Nighthawks is one of the most iconic images in 20th-century art, but Theisen's analysis of the "desolate, alien, denatured, perverse, [and] "/>
 

Staying Up Much Too Late: Edward Hopper's Nighthawks and the Dark Side of the American Psyche

Gordon Theisen, Author
Gordon Theisen, Author . St. Martin's/Dunne $24.95 (243p) ISBN 978-0-312-33342-3
Open Ebook - 256 pages - 978-1-4299-0948-8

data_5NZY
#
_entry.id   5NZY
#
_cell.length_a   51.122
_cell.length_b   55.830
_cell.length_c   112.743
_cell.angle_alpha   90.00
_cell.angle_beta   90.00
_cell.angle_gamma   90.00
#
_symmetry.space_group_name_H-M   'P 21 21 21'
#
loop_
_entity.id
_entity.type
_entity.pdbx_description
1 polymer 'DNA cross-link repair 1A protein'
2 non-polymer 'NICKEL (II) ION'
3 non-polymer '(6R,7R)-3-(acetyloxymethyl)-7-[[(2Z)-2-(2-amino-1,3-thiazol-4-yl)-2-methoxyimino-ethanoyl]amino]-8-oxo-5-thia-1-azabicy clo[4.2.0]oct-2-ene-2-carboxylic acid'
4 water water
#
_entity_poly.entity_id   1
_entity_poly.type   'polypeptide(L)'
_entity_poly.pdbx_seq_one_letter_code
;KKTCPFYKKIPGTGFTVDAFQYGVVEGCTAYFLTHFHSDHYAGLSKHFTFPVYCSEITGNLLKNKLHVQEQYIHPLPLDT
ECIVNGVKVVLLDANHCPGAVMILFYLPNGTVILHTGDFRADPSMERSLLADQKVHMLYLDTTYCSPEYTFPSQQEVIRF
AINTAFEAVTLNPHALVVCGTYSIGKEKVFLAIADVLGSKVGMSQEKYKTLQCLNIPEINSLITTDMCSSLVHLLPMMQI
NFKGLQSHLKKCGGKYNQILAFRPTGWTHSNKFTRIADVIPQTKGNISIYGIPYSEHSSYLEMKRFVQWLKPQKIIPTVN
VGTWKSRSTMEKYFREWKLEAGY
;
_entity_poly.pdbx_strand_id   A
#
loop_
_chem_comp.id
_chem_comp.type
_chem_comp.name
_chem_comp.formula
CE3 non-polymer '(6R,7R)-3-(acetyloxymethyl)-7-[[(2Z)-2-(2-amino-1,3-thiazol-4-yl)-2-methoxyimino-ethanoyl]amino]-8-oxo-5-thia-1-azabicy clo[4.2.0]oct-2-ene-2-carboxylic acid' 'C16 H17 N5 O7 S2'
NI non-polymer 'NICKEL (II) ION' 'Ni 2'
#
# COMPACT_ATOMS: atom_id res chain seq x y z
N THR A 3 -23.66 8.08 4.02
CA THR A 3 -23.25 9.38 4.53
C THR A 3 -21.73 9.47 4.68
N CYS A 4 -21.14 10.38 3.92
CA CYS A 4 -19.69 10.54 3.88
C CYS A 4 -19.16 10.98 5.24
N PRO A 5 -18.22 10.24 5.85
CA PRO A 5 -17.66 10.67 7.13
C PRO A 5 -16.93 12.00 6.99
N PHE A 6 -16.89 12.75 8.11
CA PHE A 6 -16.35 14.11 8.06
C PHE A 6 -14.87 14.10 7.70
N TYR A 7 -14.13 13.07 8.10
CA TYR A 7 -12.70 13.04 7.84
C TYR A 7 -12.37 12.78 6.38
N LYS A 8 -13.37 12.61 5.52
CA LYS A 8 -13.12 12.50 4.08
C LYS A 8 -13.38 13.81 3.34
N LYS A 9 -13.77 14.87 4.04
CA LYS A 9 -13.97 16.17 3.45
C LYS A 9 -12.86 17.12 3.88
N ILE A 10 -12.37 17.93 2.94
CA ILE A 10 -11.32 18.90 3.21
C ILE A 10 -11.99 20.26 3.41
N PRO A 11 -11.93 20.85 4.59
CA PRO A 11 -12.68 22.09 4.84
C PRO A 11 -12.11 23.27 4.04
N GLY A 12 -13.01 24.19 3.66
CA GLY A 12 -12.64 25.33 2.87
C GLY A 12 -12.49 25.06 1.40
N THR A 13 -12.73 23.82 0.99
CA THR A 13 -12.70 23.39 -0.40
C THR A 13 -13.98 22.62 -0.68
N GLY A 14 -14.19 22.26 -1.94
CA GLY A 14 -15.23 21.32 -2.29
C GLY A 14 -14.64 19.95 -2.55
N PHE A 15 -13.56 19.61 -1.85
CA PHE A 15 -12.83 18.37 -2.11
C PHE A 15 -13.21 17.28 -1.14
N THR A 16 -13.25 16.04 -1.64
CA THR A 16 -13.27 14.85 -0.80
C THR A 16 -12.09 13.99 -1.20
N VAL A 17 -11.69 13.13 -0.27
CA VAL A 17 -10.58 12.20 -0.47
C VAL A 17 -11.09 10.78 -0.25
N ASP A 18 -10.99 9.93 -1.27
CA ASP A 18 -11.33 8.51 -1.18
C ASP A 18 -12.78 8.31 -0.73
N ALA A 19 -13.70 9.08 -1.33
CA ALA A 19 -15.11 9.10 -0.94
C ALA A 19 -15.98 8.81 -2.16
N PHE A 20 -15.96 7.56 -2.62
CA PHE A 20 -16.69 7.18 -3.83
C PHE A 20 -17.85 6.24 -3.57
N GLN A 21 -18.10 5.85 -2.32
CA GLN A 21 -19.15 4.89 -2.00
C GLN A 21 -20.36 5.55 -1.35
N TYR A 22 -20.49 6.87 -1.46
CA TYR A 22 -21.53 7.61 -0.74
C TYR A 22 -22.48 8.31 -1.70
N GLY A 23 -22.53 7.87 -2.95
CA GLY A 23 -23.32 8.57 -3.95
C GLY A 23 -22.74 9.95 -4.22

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Hopper's Nighthawks is one of the most iconic images in 20th-century art, but Theisen's analysis of the "desolate, alien, denatured, perverse, [and] desperate" masterpiece is too facile to support all the cultural weight he wants to place upon it. The interpretations veer between the obvious (he characterizes the urban setting as representing an absence of nature) and the bizarre (he imagines the painting's four figures engaging in group sex). Some sections add flashes of insight—like a discussion of Hopper's familiarity with commercial illustration that segues into the influence of Warhol's Pop—but in trying to make Hopper resonate with everything from cool jazz to Robert Crumb's underground comics, Theisen overreaches and occasionally stumbles. Discussing film noir, for example, he dwells on the "movie screen–like proportions" of Nighthawks, although Hopper completed the painting a decade before the introduction of wide-screen projection. At times, the fledgling critic can't seem to make up his mind: is the uniform menu of the diner supposed to be depersonalizing, as he suggests in one chapter, or subversively democratic? As Theisen meanders through his checklist of cultural pessimism, some readers may conclude that Nighthawks is better off letting its powerful imagery speak for itself. 8-page color insert. (July)

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